The findings sound a warning to clinicians regarding monitoring patients with poor heart health.
"Coronary atherosclerosis may develop at an early age and remain latent for many years," wrote a team led by Dr. Andreas Fuchs, PhD, of Copenhagen University Hospital-Rigshospitalet in Denmark.
Fuchs and colleagues sought to define any characteristics of not-yet-apparent coronary atherosclerosis that could lead to heart attack, conducting a study that used data from the Copenhagen General Population Study (CGPS), which began in 2003 and recruited participants from the general population of Copenhagen, Denmark, to assess heart health.
This study included 9,533 asymptomatic patients ages 40 and over without known ischemic heart disease; each underwent CCTA, with exam readers blinded to treatment and outcomes. Fuchs and colleagues defined atherosclerosis by the percentage of luminal obstruction (nonobstructive or obstructive [i.e., ≥ 50% luminal stenosis] and nonextensive or extensive (i.e., one third or more of coronary tree). The research's primary outcome was heart attack.
The authors found the following:
- 54% of the study cohort had no subclinical heart atherosclerosis.
- 36% of the cohort had non-obstructive disease, while 10% had obstructive disease.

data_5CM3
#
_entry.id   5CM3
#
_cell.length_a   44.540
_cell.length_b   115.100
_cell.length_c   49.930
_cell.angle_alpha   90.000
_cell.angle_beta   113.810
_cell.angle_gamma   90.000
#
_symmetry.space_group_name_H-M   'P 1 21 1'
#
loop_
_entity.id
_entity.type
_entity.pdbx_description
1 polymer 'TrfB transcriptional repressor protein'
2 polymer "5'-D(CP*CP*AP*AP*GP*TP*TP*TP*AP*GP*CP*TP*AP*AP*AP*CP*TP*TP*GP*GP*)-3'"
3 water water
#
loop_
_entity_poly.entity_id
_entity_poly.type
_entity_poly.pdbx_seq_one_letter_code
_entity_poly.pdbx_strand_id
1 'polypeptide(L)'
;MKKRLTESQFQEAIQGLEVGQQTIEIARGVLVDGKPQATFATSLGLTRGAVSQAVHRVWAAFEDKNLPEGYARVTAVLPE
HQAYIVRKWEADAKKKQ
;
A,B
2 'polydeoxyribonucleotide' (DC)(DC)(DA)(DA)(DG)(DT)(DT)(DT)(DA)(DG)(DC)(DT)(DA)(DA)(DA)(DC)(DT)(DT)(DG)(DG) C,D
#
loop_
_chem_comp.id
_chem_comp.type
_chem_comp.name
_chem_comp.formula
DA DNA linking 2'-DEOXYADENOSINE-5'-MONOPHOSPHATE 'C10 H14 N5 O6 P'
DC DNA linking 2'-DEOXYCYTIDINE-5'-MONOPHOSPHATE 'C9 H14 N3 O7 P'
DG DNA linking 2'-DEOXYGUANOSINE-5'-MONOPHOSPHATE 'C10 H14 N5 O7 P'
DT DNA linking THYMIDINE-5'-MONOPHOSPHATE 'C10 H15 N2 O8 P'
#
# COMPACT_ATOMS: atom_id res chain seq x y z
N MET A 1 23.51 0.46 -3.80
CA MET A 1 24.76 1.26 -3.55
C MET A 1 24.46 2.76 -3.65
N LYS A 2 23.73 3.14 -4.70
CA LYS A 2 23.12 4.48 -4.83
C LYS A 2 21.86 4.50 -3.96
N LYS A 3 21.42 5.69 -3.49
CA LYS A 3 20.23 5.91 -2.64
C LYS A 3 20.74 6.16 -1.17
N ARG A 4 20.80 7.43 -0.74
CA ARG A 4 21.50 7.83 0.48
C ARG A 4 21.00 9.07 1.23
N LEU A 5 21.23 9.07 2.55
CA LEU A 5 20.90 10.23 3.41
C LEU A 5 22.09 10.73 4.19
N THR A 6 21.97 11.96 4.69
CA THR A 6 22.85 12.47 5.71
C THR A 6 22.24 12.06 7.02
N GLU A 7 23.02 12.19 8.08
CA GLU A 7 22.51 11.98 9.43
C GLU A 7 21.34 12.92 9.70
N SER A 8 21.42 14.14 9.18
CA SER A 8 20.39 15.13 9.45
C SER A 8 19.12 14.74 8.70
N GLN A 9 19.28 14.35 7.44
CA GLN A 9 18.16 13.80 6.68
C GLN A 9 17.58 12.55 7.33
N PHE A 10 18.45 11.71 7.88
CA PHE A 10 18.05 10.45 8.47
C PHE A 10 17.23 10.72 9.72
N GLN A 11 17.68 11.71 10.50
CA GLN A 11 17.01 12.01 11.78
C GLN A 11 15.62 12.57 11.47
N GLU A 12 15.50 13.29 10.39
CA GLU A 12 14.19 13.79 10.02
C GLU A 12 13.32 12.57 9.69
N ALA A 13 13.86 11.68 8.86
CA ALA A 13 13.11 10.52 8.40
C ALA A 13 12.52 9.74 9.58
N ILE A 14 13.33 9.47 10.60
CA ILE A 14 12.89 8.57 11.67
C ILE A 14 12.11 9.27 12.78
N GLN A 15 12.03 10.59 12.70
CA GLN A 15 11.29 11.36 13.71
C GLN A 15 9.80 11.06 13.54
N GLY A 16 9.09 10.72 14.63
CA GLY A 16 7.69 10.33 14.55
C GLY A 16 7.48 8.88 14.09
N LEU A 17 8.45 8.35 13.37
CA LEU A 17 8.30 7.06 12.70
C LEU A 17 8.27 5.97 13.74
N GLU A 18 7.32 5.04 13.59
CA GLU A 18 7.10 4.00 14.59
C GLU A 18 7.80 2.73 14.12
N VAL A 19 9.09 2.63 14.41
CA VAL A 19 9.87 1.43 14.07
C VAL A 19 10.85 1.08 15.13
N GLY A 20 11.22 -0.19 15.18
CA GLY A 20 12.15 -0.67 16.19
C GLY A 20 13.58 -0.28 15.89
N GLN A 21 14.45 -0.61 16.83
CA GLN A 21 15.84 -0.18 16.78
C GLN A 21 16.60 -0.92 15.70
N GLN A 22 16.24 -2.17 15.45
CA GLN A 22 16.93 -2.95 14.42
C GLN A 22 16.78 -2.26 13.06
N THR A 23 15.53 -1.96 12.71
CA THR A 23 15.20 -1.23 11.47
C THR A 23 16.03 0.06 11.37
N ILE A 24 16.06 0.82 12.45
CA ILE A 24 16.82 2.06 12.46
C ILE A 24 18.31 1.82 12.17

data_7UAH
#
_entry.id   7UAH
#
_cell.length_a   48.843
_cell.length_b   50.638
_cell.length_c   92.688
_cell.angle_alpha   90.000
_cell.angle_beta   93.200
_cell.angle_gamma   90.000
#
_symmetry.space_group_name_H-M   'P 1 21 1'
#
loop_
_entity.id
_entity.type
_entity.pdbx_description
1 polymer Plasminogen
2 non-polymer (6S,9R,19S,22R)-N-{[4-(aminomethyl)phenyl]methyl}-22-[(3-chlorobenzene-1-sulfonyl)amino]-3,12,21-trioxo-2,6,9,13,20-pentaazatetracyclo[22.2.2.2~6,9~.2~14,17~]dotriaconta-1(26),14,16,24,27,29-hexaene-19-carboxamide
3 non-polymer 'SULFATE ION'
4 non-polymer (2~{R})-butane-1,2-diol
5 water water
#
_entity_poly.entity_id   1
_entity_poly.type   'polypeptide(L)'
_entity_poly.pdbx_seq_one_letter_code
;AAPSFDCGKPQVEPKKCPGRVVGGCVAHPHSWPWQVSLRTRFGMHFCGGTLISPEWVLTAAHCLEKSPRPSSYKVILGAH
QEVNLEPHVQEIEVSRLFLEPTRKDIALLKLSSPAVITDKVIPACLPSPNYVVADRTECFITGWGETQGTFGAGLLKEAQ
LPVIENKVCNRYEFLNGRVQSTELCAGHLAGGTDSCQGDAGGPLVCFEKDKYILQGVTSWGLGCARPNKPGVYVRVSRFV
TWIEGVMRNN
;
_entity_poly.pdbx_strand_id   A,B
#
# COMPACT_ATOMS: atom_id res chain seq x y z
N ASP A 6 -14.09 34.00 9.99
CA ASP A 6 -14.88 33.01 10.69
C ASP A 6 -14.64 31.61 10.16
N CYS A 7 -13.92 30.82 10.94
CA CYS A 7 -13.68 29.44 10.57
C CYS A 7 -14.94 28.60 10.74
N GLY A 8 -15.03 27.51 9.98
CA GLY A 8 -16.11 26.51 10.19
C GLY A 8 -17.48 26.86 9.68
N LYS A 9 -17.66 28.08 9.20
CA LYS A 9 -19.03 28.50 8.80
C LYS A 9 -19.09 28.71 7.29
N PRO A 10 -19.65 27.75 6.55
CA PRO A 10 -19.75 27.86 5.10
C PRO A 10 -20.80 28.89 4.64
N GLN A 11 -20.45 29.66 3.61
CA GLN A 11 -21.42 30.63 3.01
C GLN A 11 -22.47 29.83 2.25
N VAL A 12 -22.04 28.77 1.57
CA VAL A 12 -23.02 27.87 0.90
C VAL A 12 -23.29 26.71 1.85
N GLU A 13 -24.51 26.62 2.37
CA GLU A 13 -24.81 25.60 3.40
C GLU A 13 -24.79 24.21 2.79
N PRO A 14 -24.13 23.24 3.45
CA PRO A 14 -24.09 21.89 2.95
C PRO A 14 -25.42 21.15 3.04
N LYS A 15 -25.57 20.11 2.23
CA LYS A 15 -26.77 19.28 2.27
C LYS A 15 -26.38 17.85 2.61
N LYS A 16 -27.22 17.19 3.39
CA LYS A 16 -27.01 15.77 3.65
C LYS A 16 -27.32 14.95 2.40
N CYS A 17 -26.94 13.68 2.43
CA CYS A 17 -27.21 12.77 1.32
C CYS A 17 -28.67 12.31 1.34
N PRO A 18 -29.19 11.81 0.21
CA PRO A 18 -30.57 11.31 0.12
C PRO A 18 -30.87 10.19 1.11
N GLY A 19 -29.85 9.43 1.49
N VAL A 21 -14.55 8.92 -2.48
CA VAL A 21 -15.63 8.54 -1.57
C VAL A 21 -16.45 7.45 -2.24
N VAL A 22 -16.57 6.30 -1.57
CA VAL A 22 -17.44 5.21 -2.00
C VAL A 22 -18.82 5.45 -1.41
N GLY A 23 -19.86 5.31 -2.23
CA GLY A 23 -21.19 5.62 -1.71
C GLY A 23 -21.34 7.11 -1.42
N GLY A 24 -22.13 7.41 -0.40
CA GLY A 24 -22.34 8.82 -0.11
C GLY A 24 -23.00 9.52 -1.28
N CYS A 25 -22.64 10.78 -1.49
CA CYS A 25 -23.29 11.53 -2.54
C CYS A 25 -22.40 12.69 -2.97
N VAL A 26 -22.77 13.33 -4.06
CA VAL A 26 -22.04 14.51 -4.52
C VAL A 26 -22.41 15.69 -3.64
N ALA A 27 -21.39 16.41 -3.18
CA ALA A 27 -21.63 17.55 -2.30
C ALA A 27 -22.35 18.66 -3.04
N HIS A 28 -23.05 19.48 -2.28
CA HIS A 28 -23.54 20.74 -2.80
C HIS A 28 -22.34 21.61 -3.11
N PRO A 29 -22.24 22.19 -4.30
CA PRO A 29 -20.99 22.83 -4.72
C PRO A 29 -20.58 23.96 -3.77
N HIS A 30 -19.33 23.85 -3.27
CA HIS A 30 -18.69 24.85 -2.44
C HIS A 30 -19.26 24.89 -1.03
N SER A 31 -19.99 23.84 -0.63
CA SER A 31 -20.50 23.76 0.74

- In a median follow-up timeframe of 3.5 years, 193 people died and 71 had heart attacks.
- Adjusted relative risk of heart attack was higher in people with obstructive and extensive disease (9.2 and 7.7, respectively, with 1 as reference).
- People with obstructive/extensive subclinical atherosclerosis had an adjusted relative risk of heart attack of 12.5 (reference, 1), while those with obstructive/non-extensive disease had a risk of 8.3.
The study results shed further light on the connection between atherosclerosis and heart attack, according to Fuchs and colleagues.
"In asymptomatic persons, subclinical, obstructive coronary atherosclerosis is associated with a more than eight-fold elevated risk for myocardial infarction," they concluded.
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